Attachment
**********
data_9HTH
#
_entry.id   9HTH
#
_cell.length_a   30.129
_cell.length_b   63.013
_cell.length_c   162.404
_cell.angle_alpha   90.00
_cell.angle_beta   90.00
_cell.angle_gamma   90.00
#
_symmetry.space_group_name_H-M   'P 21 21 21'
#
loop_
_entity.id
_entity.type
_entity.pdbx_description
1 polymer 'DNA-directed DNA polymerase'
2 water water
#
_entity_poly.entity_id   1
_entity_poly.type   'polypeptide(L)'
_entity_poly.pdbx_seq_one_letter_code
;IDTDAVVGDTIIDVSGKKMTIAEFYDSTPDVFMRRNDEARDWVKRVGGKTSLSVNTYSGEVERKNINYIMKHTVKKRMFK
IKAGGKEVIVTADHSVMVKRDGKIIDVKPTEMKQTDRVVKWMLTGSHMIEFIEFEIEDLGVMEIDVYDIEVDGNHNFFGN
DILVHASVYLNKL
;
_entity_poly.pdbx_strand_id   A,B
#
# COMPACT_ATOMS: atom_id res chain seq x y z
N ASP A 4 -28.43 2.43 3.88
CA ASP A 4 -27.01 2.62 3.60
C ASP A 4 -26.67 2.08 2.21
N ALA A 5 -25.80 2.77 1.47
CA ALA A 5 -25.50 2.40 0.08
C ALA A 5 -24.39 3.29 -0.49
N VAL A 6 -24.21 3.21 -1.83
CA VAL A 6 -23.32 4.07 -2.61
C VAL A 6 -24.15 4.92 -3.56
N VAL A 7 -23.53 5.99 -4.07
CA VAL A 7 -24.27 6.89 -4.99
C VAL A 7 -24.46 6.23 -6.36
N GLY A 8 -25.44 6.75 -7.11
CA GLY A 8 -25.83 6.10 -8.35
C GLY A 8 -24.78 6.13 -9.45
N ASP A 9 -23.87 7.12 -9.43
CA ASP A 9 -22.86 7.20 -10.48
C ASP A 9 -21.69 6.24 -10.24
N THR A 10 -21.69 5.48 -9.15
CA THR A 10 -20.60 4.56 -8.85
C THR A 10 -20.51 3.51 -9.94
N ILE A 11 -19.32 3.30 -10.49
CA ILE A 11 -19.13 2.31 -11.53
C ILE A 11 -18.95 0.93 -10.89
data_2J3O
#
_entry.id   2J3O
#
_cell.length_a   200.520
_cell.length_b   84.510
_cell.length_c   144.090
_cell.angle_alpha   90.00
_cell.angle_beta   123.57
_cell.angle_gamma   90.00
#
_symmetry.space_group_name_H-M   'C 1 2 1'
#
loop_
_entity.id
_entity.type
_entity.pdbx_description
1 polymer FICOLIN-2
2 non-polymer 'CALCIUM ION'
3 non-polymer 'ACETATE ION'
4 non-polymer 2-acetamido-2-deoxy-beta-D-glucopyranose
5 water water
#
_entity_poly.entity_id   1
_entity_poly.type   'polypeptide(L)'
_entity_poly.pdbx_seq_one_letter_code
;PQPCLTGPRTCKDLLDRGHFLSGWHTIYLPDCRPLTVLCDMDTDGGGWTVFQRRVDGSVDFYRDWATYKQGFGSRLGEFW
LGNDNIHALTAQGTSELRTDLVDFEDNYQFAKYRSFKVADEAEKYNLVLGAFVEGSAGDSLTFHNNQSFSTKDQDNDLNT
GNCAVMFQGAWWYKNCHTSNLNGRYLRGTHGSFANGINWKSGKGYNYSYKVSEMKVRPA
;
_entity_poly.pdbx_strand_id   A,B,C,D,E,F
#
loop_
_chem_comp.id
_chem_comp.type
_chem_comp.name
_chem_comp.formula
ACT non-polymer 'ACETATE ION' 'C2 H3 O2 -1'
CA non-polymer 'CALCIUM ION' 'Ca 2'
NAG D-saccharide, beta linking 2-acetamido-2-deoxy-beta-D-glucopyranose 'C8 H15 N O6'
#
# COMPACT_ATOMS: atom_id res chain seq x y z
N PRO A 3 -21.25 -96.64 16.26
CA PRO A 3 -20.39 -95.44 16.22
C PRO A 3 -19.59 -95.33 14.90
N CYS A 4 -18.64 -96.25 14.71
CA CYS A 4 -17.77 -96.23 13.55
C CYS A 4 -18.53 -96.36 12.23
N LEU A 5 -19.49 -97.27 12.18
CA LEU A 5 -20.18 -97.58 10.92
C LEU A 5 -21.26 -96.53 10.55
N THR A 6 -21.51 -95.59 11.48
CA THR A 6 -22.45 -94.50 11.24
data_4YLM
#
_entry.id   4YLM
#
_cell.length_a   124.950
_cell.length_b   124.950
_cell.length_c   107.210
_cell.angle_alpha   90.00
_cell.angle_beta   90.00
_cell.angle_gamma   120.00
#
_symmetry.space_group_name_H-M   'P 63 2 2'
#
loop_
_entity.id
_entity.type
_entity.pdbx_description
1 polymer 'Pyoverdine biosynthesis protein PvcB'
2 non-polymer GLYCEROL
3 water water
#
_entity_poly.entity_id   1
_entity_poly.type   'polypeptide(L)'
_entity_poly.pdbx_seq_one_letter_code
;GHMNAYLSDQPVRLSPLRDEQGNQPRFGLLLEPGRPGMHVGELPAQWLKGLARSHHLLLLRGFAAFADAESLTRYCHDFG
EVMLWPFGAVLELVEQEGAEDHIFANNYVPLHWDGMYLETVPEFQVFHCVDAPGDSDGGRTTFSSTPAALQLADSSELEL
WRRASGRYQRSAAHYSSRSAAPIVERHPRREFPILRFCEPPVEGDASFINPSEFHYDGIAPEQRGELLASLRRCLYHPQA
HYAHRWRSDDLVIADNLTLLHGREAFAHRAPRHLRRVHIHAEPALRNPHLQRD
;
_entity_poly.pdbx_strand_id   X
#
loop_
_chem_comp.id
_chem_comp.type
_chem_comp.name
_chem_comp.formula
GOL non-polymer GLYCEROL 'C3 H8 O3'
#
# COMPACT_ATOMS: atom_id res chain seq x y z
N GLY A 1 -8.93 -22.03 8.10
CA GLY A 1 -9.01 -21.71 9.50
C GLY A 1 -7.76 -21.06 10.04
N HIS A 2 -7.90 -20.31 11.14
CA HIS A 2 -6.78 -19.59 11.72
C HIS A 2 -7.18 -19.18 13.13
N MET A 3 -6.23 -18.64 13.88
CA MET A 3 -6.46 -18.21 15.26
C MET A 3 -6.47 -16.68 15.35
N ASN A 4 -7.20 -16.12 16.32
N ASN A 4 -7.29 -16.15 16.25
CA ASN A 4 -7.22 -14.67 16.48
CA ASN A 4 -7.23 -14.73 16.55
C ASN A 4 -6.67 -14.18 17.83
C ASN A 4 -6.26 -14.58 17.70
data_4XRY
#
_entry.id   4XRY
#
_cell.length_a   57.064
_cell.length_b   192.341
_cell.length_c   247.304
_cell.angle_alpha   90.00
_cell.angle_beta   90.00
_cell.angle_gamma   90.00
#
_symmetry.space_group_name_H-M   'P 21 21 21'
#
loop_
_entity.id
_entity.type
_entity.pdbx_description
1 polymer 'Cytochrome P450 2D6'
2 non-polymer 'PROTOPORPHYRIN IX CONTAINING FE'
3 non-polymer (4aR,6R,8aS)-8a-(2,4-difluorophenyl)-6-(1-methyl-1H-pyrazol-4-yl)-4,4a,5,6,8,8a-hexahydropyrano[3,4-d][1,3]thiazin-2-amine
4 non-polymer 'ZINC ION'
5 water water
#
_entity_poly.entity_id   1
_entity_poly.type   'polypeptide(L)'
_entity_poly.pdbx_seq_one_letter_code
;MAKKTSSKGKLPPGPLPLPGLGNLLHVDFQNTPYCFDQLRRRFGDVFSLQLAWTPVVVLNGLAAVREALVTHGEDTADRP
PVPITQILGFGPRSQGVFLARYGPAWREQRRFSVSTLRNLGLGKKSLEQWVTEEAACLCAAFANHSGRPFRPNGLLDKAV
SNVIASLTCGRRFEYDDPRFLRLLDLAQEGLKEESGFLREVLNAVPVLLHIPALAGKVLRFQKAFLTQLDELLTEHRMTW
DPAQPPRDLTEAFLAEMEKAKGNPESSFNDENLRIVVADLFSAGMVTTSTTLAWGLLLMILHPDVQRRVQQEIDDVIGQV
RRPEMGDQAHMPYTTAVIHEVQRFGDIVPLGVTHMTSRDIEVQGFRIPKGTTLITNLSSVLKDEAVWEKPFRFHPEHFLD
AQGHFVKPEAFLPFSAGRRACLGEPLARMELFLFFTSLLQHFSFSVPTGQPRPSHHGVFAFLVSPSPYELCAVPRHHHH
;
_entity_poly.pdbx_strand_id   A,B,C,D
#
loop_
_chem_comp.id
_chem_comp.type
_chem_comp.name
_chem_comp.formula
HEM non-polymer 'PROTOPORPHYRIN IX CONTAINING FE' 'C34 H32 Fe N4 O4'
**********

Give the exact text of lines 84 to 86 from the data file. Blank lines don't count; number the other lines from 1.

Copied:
;
_entity_poly.pdbx_strand_id   A,B,C,D,E,F
#